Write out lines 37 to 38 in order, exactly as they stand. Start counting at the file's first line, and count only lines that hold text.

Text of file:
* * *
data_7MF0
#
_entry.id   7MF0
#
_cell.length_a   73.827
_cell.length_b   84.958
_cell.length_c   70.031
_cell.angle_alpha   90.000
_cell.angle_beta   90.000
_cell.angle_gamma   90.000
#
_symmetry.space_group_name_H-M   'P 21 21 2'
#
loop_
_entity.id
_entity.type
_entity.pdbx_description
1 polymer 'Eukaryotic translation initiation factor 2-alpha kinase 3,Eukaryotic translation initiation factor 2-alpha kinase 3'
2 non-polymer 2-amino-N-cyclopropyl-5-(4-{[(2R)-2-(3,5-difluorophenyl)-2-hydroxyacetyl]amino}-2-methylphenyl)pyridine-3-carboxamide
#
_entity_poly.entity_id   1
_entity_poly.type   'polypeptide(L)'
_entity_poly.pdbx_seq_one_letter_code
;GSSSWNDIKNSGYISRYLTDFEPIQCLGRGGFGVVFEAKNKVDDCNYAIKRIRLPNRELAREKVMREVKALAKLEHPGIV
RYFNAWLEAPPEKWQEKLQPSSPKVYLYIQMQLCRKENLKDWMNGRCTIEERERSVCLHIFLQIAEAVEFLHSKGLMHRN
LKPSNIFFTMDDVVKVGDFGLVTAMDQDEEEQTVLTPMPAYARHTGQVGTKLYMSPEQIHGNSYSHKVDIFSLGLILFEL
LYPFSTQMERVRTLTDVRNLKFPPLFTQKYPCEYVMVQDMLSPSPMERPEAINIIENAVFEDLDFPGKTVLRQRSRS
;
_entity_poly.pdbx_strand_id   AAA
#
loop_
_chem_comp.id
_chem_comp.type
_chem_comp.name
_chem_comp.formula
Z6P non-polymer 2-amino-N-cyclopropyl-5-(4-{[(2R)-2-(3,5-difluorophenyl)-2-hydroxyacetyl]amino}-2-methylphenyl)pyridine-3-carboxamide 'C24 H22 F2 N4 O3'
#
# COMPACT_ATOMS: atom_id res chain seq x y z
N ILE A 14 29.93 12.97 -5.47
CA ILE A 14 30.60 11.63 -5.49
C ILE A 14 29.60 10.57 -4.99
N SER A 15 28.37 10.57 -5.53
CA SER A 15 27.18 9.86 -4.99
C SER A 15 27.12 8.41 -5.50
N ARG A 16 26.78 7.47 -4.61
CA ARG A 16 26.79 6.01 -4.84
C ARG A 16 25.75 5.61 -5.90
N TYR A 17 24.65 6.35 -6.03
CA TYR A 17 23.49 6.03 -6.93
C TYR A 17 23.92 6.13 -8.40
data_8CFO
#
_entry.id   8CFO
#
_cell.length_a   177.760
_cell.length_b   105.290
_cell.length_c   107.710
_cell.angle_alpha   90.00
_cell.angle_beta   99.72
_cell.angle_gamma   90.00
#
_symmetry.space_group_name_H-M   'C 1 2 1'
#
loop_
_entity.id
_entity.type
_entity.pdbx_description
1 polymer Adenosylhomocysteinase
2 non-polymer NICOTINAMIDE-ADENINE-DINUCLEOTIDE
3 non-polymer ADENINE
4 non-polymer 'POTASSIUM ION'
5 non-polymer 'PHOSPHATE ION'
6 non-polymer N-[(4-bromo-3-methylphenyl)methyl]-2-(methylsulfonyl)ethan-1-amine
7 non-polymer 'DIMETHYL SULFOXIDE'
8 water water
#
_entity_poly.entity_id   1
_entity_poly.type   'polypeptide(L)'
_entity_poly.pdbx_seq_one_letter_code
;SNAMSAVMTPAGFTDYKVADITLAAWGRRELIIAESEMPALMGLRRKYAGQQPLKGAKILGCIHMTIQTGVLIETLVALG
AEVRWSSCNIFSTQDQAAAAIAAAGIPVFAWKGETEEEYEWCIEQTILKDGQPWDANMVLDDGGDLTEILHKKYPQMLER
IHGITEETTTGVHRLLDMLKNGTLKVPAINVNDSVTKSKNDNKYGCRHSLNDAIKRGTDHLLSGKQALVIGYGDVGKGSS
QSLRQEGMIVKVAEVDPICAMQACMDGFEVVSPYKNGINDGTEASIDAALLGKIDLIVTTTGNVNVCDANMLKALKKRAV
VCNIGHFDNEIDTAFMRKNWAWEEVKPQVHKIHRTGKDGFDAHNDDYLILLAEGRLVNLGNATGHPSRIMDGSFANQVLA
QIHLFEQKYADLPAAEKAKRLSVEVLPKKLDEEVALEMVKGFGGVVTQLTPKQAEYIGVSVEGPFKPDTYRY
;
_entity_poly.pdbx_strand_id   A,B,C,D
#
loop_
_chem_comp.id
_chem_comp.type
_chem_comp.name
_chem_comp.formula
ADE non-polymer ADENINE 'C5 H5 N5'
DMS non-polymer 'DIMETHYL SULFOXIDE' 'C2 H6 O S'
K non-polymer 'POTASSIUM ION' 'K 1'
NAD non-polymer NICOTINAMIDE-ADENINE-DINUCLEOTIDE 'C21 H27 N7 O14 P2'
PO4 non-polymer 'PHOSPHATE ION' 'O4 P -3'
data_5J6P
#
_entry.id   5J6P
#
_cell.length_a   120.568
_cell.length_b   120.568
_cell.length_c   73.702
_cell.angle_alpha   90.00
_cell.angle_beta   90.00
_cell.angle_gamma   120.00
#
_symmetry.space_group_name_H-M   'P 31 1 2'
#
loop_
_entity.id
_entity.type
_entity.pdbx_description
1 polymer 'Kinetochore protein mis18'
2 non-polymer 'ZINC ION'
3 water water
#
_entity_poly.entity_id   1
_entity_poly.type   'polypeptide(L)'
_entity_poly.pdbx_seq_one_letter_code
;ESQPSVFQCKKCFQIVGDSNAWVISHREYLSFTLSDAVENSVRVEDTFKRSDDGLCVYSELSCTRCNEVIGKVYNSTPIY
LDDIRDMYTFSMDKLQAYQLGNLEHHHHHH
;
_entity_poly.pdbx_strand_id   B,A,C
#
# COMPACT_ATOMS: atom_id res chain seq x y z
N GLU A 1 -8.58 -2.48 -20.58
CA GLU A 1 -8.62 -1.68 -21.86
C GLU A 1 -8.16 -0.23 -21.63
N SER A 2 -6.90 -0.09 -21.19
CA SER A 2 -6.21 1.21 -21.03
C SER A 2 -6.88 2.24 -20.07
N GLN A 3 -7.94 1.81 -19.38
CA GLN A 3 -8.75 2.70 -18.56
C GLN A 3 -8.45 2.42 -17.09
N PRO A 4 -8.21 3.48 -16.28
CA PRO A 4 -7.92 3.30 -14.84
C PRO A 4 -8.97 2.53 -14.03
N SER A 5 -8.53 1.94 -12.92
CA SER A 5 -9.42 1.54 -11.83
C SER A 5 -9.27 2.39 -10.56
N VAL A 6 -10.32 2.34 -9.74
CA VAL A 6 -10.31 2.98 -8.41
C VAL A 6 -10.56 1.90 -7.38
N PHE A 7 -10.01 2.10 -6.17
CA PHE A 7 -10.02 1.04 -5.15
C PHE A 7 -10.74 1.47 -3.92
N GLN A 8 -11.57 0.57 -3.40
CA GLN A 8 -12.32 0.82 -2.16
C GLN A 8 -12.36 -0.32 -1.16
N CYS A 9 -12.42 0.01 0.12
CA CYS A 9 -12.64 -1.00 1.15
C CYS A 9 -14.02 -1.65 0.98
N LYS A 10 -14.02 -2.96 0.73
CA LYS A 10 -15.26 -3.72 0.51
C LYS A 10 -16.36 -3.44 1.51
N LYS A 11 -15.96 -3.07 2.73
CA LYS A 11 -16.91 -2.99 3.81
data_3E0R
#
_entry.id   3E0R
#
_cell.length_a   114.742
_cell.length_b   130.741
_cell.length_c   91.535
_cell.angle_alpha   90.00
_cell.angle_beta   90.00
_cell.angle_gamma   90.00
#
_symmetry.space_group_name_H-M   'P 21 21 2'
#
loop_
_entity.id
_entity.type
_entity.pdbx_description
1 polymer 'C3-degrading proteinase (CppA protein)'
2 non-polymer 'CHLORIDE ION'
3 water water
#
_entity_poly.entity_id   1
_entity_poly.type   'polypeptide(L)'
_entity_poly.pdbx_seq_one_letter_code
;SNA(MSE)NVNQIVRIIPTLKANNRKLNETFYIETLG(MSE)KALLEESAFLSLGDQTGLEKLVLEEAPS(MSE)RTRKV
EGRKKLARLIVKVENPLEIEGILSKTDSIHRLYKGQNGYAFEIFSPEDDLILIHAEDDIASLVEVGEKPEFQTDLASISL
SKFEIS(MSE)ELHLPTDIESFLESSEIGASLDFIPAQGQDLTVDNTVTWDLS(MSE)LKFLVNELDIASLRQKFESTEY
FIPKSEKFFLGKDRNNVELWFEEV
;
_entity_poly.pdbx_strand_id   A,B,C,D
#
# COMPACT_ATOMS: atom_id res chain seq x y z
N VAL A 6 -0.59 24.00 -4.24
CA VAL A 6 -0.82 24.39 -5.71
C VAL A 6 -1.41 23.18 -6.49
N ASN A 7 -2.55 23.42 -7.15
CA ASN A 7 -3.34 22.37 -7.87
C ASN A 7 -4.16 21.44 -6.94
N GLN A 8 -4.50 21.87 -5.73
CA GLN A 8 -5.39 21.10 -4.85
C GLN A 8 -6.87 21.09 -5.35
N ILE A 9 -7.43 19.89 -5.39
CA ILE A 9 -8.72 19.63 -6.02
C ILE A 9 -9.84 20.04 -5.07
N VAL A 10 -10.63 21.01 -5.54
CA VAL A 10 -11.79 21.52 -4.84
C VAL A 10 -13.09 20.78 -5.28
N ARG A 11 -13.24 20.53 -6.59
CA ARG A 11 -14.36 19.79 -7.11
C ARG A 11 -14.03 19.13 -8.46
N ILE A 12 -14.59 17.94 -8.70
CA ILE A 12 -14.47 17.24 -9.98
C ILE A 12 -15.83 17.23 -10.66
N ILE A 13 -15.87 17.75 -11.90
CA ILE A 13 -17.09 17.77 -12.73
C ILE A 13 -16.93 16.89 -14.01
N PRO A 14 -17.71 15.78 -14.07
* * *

#
# COMPACT_ATOMS: atom_id res chain seq x y z